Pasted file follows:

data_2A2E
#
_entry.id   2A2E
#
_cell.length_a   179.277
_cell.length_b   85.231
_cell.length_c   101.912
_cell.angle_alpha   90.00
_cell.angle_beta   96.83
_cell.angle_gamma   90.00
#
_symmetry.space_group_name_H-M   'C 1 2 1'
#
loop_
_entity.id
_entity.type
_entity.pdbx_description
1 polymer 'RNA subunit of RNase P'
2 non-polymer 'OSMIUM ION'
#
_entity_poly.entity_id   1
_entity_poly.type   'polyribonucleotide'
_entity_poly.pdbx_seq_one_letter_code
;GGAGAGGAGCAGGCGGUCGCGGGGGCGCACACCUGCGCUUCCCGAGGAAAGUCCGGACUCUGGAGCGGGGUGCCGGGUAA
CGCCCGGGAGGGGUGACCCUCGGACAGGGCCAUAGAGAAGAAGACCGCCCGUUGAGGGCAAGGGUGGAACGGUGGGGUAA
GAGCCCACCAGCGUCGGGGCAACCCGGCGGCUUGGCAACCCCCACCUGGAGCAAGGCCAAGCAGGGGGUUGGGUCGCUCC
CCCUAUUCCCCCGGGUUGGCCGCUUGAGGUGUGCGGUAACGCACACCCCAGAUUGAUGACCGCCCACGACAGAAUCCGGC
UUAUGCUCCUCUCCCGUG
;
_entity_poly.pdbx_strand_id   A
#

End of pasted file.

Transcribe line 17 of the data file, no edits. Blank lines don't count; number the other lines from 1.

_entity.pdbx_description